Q: The following excellent question was posted on www.avvo.com:
I was in a severe car accident as to which I was not at fault. However, I have a lawsuit going against the other driver, and may or may not be able to to be compensated by the other driver's (who was insured) insurance company. My question is, if I win my lawsuit against them, can I still file for an underinsured motorist claim with my insurance if the other driver has only the minimum limits of coverage required by law, but those limits are insufficient to compensate me fully for my injuries. Do the same terms apply if I lose my case?
Also, do I file an underinsured motorist claim before or after my case has been settled regardless of the outcome of the lawsuit?
A: Here's my answer to this most excellent question:
The rules are different in different states. In California (quoting from the Rutter Group California Practice Guide: Personal Injury):
"Underinsured motorist cases—consent not required: An insured's failure to obtain the insurer's consent to a settlement with (or judgment against) an underinsured motorist does not result in loss of the insured's underinsured motorist coverage. Reason: The insured cannot recover from his or her carrier until after the bodily injury limits of the tortfeasor's policy have been exhausted by settlement or judgment (Insurance Code Section 11580.2(p)(3)). The carrier could thwart the insured's ability to collect on the uninsured motorist coverage simply by refusing to consent to a settlement. Moreover, the carrier does not have a statutory subrogation right against the underinsured tortfeasor and thus does not need the protection of a consent provision. "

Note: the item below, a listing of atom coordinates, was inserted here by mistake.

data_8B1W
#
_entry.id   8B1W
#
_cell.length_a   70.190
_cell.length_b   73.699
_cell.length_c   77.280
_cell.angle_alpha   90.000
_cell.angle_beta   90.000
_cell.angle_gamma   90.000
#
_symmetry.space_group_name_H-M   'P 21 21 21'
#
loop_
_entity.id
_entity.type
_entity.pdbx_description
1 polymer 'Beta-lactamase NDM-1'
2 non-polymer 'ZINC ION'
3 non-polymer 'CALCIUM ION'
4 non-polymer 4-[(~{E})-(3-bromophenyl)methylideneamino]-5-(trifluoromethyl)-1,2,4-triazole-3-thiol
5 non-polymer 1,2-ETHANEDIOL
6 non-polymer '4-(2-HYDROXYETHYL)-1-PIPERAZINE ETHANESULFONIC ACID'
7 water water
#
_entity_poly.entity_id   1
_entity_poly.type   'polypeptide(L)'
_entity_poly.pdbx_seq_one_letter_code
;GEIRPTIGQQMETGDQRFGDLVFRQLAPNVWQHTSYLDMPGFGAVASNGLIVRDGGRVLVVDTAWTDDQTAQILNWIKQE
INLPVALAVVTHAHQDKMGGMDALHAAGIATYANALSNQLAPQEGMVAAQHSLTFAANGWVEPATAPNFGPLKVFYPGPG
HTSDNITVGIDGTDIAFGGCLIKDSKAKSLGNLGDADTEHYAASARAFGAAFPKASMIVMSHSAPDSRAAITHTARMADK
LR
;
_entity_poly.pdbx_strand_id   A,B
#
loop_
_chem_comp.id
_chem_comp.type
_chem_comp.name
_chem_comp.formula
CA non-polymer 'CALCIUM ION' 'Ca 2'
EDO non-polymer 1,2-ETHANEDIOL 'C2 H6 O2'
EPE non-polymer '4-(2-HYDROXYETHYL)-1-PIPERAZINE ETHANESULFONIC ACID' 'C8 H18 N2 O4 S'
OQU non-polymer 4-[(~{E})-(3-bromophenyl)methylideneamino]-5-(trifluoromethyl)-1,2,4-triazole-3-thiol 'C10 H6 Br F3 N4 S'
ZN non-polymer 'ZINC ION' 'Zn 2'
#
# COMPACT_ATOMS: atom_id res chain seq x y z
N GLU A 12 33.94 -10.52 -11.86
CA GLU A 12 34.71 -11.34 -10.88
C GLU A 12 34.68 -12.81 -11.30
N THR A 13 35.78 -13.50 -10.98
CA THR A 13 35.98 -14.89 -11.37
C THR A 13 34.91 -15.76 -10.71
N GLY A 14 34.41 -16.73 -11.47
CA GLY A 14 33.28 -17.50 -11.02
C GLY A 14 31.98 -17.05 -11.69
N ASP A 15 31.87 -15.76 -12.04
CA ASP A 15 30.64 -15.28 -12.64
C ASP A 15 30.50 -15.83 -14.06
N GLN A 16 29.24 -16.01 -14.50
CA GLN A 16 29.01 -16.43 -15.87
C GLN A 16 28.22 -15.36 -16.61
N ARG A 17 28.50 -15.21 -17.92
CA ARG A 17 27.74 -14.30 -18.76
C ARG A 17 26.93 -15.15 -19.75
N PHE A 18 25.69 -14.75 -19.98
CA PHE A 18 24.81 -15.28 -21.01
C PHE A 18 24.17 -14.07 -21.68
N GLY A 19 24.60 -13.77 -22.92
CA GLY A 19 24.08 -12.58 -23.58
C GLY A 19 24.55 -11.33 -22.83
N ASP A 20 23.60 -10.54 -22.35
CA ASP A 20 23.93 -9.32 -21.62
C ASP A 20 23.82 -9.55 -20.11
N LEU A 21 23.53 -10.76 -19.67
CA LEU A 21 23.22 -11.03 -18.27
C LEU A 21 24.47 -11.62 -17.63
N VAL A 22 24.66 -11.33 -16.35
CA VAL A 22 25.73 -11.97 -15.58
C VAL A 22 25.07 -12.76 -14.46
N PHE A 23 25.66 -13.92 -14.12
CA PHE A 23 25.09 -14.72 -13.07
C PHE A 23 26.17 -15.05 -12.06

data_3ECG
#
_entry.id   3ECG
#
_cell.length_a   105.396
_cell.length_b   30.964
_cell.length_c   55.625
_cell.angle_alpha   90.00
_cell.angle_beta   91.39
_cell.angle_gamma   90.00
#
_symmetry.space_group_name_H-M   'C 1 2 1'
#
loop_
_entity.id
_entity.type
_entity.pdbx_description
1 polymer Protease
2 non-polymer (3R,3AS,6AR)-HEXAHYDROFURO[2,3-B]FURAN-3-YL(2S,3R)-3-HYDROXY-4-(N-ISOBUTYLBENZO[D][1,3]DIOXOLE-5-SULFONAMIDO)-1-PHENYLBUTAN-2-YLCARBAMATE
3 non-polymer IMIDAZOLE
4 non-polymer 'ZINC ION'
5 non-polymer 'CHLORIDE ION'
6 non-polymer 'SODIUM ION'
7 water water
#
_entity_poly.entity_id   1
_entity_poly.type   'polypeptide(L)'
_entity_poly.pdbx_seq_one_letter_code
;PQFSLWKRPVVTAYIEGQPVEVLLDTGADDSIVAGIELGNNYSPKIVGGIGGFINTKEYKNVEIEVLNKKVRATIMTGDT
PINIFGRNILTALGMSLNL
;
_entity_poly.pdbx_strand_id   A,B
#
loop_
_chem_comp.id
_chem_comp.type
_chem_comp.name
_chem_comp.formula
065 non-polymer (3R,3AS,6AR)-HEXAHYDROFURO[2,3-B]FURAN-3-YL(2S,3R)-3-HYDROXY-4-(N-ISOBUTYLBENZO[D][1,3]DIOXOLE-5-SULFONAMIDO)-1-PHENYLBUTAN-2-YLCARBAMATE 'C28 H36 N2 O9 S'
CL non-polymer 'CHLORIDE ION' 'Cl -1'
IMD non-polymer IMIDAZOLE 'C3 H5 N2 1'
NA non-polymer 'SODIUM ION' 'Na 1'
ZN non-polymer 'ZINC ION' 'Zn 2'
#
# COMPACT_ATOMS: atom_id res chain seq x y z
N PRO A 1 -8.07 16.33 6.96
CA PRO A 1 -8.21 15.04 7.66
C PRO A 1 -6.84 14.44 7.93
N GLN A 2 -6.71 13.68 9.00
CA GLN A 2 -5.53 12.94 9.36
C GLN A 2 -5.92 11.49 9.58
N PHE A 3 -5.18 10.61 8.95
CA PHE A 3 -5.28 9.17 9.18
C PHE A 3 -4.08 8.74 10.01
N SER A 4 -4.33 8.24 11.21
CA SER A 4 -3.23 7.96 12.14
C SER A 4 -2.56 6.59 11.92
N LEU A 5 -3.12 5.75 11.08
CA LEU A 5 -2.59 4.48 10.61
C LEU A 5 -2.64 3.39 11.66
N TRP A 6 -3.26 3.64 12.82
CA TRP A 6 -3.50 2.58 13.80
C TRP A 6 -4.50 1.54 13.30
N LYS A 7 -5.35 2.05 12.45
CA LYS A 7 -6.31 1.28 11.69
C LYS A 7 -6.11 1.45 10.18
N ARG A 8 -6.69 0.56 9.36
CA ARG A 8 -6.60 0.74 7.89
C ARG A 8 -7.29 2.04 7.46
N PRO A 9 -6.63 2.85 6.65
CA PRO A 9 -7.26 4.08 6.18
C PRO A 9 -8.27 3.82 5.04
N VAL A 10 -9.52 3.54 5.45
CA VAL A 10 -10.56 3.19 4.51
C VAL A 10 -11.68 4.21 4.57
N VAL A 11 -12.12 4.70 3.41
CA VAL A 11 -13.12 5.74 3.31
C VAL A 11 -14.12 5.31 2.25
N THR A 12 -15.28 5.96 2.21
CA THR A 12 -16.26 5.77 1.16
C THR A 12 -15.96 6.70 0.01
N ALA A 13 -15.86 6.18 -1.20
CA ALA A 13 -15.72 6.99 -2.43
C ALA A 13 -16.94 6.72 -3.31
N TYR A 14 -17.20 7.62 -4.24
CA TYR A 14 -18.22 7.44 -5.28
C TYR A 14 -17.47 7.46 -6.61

You should always put your carrier on notice of an accident and, assuming you have uninsured motorist coverage, reserve your right to make an uninsured or underinsured motorist claim.
For practical reasons it is my practice to always contact my client's automobile insurance carrier, open the claim, get my client's policy limits in writing, advise that we are going to make an Uninsured or Underinsured Motorist Claim and ask them to tell me, in writing, exactly what they will need in order to comply with their particular requirements for a UIM Claim.
So, bottom line: You will NOT waive your UIM claim just by settling with the other party's carrier. However, subject to very few exceptions, you MUST, absolutely MUST, exhaust their policy limits (not a single penny less) in order for your UIM Coverage to kick in. Speak to a lawyer — this is not something that anyone should handle on their own because the claims can be tricky.
I regularly handle Underinsured Motorist Claims for my clients. For various reasons, UIM Claims are a favorite of mine.